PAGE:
- Gather the information you need to open an account. You’ll need a government-issued identification (driver’s license number, military ID, or other ID), your Social Security Number or similar, and a mailing address.
- Open an account online or in-person by submitting an application.
- Fund the account with an initial deposit, if required (or just add to it when you’re able to do so).
To open an account, at least one accountholder needs to be over the age of 18. The specifics vary from bank to bank, so ask a customer service for details if you’re opening an account for a minor. There are several ways to save money for somebody under 18, so evaluate all of the options.
Talk to the staff at small banks and credit unions if you have significant assets. Ask what they can offer if you bring your deposits to them -- the institution’s president may be just down the hall, and you may get a nice offer on the spot. Consider how long you can lock the assets up, and ask what they can offer for a 12 or 36-month commitment.
How to Use Your Savings Account
A savings account is a good place to keep money safe for future needs. Savings accounts (and the variations listed above) are particularly useful for money you may need within the next few years. You might not earn much in savings, but as long as your funds are federally insured and you’re fee-conscious, you’re not going to lose that money either.
Some common uses of savings accounts are described below.
Saving for Major Purchases
If you’re planning to buy a house or a car within the next few years, you’ll probably need a down payment to qualify for a loan — and get the best terms. And a savings account is a good place to build (and store) that down payment while you’re getting ready to buy.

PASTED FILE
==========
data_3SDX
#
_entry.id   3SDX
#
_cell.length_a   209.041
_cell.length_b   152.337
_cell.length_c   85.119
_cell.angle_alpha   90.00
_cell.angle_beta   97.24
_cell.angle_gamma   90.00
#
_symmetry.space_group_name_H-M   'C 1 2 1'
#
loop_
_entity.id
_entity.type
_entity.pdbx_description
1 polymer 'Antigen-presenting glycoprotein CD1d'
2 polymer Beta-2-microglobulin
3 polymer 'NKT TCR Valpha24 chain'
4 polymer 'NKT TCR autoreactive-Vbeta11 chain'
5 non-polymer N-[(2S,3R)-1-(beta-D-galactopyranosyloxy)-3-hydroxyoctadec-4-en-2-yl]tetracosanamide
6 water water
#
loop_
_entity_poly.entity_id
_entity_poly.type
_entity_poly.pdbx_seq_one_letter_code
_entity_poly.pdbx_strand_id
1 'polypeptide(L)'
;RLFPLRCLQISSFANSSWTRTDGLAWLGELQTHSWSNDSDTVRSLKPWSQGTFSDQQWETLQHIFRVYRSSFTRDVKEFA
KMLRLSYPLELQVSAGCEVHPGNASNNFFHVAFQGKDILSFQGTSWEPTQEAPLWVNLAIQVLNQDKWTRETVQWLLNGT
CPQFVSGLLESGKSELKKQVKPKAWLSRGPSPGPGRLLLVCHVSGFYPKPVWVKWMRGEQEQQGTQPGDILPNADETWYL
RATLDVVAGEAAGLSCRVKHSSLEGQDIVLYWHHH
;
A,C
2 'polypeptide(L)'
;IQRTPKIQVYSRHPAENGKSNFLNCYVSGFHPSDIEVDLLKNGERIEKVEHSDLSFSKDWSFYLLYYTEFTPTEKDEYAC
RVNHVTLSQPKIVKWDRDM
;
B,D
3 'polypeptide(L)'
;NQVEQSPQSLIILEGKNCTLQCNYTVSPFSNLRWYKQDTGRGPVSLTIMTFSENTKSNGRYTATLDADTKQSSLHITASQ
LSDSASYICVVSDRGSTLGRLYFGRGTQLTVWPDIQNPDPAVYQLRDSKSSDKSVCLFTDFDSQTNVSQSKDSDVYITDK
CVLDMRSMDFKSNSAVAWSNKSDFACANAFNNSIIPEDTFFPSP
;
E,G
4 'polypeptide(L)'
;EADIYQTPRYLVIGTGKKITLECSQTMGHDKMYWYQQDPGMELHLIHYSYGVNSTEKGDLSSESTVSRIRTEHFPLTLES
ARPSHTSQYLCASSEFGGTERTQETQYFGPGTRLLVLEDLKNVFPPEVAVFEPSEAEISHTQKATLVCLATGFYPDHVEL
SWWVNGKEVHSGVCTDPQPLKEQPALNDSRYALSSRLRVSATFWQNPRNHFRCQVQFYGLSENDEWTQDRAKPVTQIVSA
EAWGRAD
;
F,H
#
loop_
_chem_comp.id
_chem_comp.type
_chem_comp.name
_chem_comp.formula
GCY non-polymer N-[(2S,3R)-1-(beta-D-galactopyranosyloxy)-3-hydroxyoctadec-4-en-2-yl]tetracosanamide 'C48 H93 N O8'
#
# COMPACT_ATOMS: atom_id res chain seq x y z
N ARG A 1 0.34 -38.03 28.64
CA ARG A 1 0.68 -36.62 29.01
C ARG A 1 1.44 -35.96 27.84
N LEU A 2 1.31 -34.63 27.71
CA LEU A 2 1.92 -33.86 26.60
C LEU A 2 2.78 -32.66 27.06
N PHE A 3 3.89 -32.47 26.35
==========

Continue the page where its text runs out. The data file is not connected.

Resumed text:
Upcoming Vacations or Other Expenses
You’ll enjoy your vacation even more if you’re not going into debt and you have sufficient funds to pay for all of that fun. Build up a vacation fund in a savings account by transferring money from your earnings every month. By getting that money out of your checking account, you won’t be tempted to spend it.
Life always manages to surprise us. An emergency fund can help you avoid taking on toxic debt (or letting unpleasant — if not dangerous — problems linger) when the unexpected happens. Funds in a savings account are generally accessible without any penalty, so you can take care of issues quickly.
Adding Funds to Your Savings Account
There are several ways to add money to a savings account.
A traditional way to make deposits is to bring cash to a bank or credit union branch. You can also make deposits at some ATMs, allowing you to deposit cash outside of banking hours (or at a location that’s more convenient for you).
You can deposit checks directly into a savings account. When you make the deposit, just put your savings account number on the deposit slip. With most banks, it’s also possible to deposit checks with your mobile device — so you don’t need to go anywhere near a branch or ATM. Funds will be available in a few days, depending on your bank’s policies.
Transfer From Checking (Internal)
If you have a checking account, moving money from checking to savings within the same bank is easy, and it’s often instant. Just use your bank’s app, website, or customer service line to make the move. Get that money out of checking so you know that it’s reserved for something else.
Electronic Transfer (Bank to Bank)
You can also make electronic deposits to a savings account from another bank. For example, link your local brick-and-mortar account to an online account that pays more or allows you to set up “subaccounts” to help you save for goals.
If your employer pays by direct deposit, ask them to split your payment so that some of it goes directly to a savings account. That money will never hit your checking account, so you’ll save without even trying.
Using Money From Your Savings Account
To use your money, you’ll often need to move funds out of a savings account. In most cases, it’ll go to a checking account, and you can write a check (or use online bill payment) or use your debit card for spending. But there are several ways to use money from savings.
If you want physical cash, you can get funds from an ATM. You can make unlimited withdrawals from ATMs (or with a teller, in person).
Transfer to Checking (Internal)
Moving money to a checking account in the same bank is fast and easy. Just contact customer service, or make the transfer using your bank’s app or website.
Electronic Transfer (Bank-to-Bank)
It’s also easy to move funds to a different bank, but the process takes several business days unless you wire the money for an additional fee.
Request a Check
In some situations, it might be easiest to have your bank print a check using funds from your savings account. For example, when making a down payment on a house, your bank can create a cashier’s check payable to a title company or seller.